Looking Back: Reminiscences of older times

BY BRENDA EDWARDS

Community columnist

(Editor’s note: The information contained in this article was gleaned from “Reminiscences” first published in the Kentucky Tribune” in 1846 and in the Kentucky Advocate in 1894. The writer was identified as W.E.G. The four-page-newspaper with two and half pages devoted to advertisements of former businessmen in town who were deceased with the exception of Scott McGrorty, and volunteers in the Mexican War (1846-1848.)

The “Reminiscences” column in Kentucky Tribune published in 1846 contained some interesting information on local businesses and owners, land sales, and Mexican War volunteers. The writer was identified as W.E.G. The Advocate-Messenger reprinted the column 48 years later.

The principal businessmen were:

• Druggists —  G.A. & J.M. Armstrong and D.J. Thompson; grocers, J. Weisiger Jr., Dudley & Bronston, D. Griffith, J.T. Armstrong & Jeremiah Fresh, W,R. Orear & Co. and A.W. Edwards;

• Dry goods and notions — A.S. McGrorty & Barbour J. & J.D. Yeiser, Southern & McDowell, R.Shields, Thomas B. Read & Thomas B. Nichols; Firm; D.A. Russell, W.M. Fields, S.W. Warren, J.&T. W. Gore, C. Bloomindale, David Bell, Speed Fry & Richard Russell, Davidge & Caldwell; and William Richards & Company;

• Confectioneries, whiskey, etc.—  Friderici & Craig, F. Ripperdan Jr.; Boots & shoes, W.F. Marvin, James Bentley and F.P. Whitcher; stone cutting, C.L. Crow.

• Watches, clocks and dentist —  Samuel Ayers; watches and clocks; Frederick Yeiser and George Nichols; Stoves and tinware, George W. Collins & Co.; Tanyard, Charles Yeiser; and Livery stable, H.S. Frisby & John Dunks.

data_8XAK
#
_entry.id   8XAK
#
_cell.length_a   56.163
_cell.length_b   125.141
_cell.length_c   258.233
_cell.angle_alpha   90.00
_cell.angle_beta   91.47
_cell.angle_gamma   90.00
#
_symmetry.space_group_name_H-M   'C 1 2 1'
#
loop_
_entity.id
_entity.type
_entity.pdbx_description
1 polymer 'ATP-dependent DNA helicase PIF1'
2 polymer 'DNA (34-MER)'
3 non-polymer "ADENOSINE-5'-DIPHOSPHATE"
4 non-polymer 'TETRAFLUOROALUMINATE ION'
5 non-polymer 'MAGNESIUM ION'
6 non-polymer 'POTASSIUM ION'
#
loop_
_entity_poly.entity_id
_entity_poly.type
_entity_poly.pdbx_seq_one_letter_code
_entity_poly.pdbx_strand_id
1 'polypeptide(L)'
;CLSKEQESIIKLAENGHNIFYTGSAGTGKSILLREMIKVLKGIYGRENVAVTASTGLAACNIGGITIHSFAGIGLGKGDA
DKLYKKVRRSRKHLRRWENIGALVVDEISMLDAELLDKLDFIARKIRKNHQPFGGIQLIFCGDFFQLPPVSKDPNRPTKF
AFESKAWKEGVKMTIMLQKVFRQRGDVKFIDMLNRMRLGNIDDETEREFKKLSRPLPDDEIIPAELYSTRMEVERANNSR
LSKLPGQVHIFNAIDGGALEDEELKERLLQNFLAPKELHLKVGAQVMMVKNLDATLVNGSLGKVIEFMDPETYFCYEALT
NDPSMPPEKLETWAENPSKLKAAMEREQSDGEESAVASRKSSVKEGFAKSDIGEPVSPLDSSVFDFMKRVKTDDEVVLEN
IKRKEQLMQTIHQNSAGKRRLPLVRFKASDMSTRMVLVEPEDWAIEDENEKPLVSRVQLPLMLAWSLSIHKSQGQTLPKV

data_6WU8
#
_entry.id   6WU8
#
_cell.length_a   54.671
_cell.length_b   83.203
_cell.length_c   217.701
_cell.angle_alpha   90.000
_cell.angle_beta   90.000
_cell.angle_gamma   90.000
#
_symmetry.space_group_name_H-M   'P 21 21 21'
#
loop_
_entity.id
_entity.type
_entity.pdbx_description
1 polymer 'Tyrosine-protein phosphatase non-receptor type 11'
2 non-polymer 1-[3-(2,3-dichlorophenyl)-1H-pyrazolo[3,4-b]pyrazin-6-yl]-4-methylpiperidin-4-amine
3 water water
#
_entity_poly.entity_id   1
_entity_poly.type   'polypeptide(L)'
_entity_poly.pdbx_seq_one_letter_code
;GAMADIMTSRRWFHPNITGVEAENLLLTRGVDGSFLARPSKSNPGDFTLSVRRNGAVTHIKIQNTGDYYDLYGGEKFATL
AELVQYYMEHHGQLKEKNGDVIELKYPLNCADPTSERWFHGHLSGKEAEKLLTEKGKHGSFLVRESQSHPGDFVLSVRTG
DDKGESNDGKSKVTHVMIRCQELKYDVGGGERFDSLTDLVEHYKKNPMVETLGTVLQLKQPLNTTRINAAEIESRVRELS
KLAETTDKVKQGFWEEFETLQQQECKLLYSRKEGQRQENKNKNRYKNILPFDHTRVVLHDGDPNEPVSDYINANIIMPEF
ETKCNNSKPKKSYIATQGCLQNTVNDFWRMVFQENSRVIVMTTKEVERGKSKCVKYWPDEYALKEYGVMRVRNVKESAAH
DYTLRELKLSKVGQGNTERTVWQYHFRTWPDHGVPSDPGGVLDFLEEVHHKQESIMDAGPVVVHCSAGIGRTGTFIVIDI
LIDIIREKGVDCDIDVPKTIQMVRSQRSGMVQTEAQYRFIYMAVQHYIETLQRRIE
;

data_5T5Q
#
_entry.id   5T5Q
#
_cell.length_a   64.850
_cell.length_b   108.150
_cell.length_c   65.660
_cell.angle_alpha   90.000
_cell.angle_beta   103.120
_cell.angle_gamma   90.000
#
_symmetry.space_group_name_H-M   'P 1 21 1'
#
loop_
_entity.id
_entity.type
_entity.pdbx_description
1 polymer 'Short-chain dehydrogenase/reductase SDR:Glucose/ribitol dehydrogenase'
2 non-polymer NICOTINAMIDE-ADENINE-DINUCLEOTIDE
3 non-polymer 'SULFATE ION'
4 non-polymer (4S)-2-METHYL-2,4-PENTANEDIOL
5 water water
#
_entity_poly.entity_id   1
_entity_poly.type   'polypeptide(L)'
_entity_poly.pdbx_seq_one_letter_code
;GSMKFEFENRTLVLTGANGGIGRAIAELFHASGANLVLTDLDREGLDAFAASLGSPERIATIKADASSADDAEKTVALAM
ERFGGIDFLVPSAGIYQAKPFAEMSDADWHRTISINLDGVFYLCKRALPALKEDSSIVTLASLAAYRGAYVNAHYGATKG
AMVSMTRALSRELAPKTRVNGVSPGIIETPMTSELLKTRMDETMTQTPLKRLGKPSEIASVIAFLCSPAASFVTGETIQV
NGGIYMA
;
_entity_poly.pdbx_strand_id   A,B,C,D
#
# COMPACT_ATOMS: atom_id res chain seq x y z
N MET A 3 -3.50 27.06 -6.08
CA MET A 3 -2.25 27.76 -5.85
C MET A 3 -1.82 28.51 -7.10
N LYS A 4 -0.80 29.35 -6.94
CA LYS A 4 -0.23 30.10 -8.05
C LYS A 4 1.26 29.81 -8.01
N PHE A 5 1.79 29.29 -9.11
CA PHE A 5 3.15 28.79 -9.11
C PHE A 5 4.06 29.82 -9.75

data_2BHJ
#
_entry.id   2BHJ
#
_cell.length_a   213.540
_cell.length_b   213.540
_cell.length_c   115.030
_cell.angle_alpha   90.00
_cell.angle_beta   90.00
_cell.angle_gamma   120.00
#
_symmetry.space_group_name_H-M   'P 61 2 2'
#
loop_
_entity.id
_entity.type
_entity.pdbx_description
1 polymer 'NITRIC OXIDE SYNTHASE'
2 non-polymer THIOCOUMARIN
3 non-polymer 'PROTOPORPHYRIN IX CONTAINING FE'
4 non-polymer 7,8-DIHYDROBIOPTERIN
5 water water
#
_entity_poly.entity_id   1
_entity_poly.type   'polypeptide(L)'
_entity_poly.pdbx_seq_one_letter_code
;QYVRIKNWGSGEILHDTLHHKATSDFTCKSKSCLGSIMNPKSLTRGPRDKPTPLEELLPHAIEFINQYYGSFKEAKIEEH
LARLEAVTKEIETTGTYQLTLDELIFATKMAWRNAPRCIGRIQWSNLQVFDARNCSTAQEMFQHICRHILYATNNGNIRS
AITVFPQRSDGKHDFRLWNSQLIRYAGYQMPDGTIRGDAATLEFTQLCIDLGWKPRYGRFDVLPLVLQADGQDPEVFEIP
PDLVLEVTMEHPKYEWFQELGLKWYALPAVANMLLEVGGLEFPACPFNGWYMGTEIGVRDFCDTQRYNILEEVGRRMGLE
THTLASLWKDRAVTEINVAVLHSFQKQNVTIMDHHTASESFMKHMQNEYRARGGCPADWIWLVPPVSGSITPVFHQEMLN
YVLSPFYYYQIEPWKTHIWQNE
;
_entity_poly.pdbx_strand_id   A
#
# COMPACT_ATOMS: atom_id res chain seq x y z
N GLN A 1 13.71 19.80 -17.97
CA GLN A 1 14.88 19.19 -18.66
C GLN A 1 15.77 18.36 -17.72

President John C. Young of Centre College also advertised for a lost cow, described as a “small, light, red and white, with crumpled horn, and white along her back.”

M.G. Younce and William Batterton, executors for Michael Hope and Benjamin Prall, deceased, advertised 4,500 acres of knob land, 7 miles southwest of Danville.

Timothy Burgess advertised 480 acres of land in Lincoln County, 6 miles from Danville and 5 miles from Stanford, adjoining Evan Shelby on the east.

Volunteers head to Mexico

Two columns in the Tribune contain the official dispatcher news from General Taylor from “the seat of war on the Rio Grande.”

A.S. McGrorty also reported that war in England was inevitable, therefore, anticipating in that event not be among those who will remain in “masterly inactivity” at home, he hopes all indebted to him will immediately call and settle the same.

A meeting of citizens in Boyle County was held May 21, 1846, in the courthouse to raise money for equipping a local volunteer company. C.H. Rochester organized and chaired the session, with Jno. R. Ford and Thomas B. Nichols, vice presidents, and V.H. Smith, secretary.

The group voted to raise subscription funds sufficient to uniform and equip a local volunteers to go to war whenever called on.

S.F. Southern, Thomas Cotton, J.T. Coyle, C. Gore, O. Garrett and James Hopkins were on the solicitation committee.

Depart for Louisville

At the Adjutant General’s order, the volunteers departed a few days later to Louisville. A large crowd of local citizens assembled to bid the volunteers farewell and to see them leave.

About 9 a.m. the encampment broke up, sufficient time given the soldiers to bid farewell to relatives and friends, when they were formed and headed by the Danville Amateur Band took up the line of march. The departure was a stirring and affecting scene.

Charles Caldwell hosted a dinner prepared to a large number of people and they left for Harrodsburg where they were received by the volunteers from there and escorted into town.

Later, the Harrodsburg and Danville companies departed for Munday’s Landing and camped for the night.

The next morning the volunteers left on the steamer Kentucky and headed to Louisville.

Lincoln, Garrard follow

Captain Daugherty’s companies from Lincoln County followed the next day and were entertained with a dinner by Danville residents.

“The company is quite large, and seems to be as daring and gallant a set of men as ever shouldered a musket. Old Lincoln will be represented in the ‘Halls of the Montezuma’s.’”

Captain Price and his mounted volunteers, and volunteers from other counties in southern Kentucky also came through Danville to go to Louisville.